In 2015, the U.S. government declared a goal to reduce food waste by 50% by the year 2030. The United Nations' Global Sustainable Development Goals include a similar target. Closer to home, each state within our operating footprint is working to reduce food waste through regulatory mandates and/or voluntary initiatives. Interest in food waste diversion is at an all-time high.
Casella has been in the food waste business since 1999, when we began taking source separated food waste to a composter near Burlington, VT. Over the years, our food waste service offering has grown and expanded. In 2017, we captured over 60,000 tons of food waste for beneficial use.
The decision tree graphic to the right shows how we work with our customers to find the right solution or combination of solutions for their food waste.
In our journey to help our customers put their food waste to a higher and better use, we are always tracking and testing the latest technological innovations. One solution that has proven itself as an exciting and reliable option for our customers is the Grind2Energy system from Emerson InSinkErator. The system equips customers to process their food waste into a pumpable slurry that we deliver to local digesters to produce renewable energy and soil fertilizer products. Our customers find that it meets their needs for cleanliness and usability, and they are proud to share its great sustainability story with their employees and customers.
Wastewater treatment biosolids remain an essential consideration for any community striving for sustainable organics management. Across the country, communities are rethinking their wastewater treatment plants, seeing them as water resource recovery facilities, capable of transforming wastewater into clean water, soil fertility, and renewable energy.
Throughout the northeast, we assure many organic by-products find a second life. Short paper fiber from paper mills is used to produce animal bedding, wood ash from biomass energy plants helps increase crop yields in agriculture, and seaweed extracts from consumer product manufacturing facilities find their second life as a soil amendment.
Here is how we are advancing the recovery of biosolids and other organics in the northeast:
During the summer of 2016, Casella Organics visited the Verso Paper Mill in Jay, Maine with a proposal to recycle the facility's short paper fiber (SPF) into a bedding product for dairy cows. Verso embraced the idea, and the two companies collaborated closely to make it happen.
Success took time, but in 2017 the mill adjusted its operations to separate primary and secondary SPF and took a series of steps to meet regulatory quality standards. The extra effort has proven worthwhile.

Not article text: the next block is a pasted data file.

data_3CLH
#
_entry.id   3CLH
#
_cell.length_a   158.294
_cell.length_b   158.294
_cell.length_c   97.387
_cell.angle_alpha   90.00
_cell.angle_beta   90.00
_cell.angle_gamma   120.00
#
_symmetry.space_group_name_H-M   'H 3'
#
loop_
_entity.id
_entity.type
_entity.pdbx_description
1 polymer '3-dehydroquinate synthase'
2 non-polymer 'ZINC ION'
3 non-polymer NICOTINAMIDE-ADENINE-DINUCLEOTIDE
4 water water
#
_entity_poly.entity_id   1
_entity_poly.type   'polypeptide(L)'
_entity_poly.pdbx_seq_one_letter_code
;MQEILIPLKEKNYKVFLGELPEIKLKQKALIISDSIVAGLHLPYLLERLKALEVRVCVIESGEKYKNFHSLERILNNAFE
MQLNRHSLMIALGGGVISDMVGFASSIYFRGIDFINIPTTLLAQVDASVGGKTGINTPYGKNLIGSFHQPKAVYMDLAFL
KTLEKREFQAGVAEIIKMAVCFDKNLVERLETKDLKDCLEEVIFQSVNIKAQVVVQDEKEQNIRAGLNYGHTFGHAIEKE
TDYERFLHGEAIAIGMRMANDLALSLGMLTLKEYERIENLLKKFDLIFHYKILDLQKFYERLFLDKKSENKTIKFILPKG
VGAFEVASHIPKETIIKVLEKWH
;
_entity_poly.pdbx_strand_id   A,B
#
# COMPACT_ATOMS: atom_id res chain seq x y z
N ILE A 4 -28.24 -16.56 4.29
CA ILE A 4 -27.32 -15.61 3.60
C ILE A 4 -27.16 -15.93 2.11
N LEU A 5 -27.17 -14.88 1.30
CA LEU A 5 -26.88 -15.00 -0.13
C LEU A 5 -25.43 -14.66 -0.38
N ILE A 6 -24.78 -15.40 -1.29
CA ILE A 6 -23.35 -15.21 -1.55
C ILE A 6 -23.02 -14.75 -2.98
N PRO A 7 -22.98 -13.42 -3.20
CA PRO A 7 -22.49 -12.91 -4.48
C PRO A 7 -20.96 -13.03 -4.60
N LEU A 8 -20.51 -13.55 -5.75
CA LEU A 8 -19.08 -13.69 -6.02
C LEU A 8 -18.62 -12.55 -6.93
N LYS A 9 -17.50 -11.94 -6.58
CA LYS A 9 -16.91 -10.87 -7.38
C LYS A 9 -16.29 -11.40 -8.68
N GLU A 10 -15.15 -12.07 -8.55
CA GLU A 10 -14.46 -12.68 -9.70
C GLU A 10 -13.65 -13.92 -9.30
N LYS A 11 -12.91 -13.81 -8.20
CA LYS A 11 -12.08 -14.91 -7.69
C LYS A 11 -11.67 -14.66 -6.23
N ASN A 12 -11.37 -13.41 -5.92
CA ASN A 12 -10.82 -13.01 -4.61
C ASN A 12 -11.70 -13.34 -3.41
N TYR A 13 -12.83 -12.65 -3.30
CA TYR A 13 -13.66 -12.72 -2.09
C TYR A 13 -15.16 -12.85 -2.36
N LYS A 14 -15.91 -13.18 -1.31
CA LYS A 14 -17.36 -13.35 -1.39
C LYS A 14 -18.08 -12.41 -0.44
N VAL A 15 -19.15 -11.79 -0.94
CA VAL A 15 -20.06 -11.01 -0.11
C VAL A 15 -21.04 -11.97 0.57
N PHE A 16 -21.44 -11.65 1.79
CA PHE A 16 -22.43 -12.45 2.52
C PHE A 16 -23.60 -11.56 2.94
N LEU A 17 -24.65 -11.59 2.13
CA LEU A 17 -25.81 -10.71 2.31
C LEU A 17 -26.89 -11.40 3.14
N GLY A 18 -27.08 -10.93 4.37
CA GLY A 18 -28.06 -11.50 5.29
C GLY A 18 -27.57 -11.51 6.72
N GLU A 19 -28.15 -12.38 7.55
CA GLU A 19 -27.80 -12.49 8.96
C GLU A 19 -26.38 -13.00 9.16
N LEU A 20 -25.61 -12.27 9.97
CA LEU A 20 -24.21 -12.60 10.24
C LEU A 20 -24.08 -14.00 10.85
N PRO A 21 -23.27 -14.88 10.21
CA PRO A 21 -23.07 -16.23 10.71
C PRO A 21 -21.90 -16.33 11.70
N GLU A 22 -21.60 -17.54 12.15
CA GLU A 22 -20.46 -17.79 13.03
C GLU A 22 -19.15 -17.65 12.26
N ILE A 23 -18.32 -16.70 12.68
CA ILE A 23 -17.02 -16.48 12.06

Today at our Hawk Ridge Compost Facility, we combine and blend Verso's primary short paper fiber with select types of wood ash to produce a quality bedding called Fiberbed®. The product naturally excels at absorbing liquids, and a Fiberbed study at the University of Maine found reduced instances of mastitis-causing bacteria. As an added benefit, when a farm uses a load per week of Fiberbed and spreads the resulting bedded manure on their fields, they receive approximately $50,000 of lime value.
Through innovation, teamwork, and careful management, we're now combining two "waste" materials to produce a valuable agricultural product. Last year, 25 dairy farms throughout the region benefited from the new Fiberbed production.
States in the northeast are developing new regulatory programs designed to limit nutrient (phosphorus) runoff from sources such as agricultural lands and suburban runoff. This growing focus on nutrient runoff is one of the most significant emerging factors influencing our ability to beneficially use organic residuals in northeastern watersheds.
Soil products made from organic residuals could play a significant role in helping to reduce phosphorus runoff. This is because the products contain carbon, nitrogen, and micronutrients, which help to enhance soil structure and support plant growth. Unfortunately, because these products do contain phosphorus, overly simplistic nutrient management rules could deter their use.
We believe that recycled organics can and should continue to play a valuable role in building our region’s cropland and landscapes, and in protecting our watersheds. Casella’s Nutrient Management Planners are working with decision-makers to develop and advance best management practices, based in sound soil science, that will allow and encourage the beneficial use of recycled organics.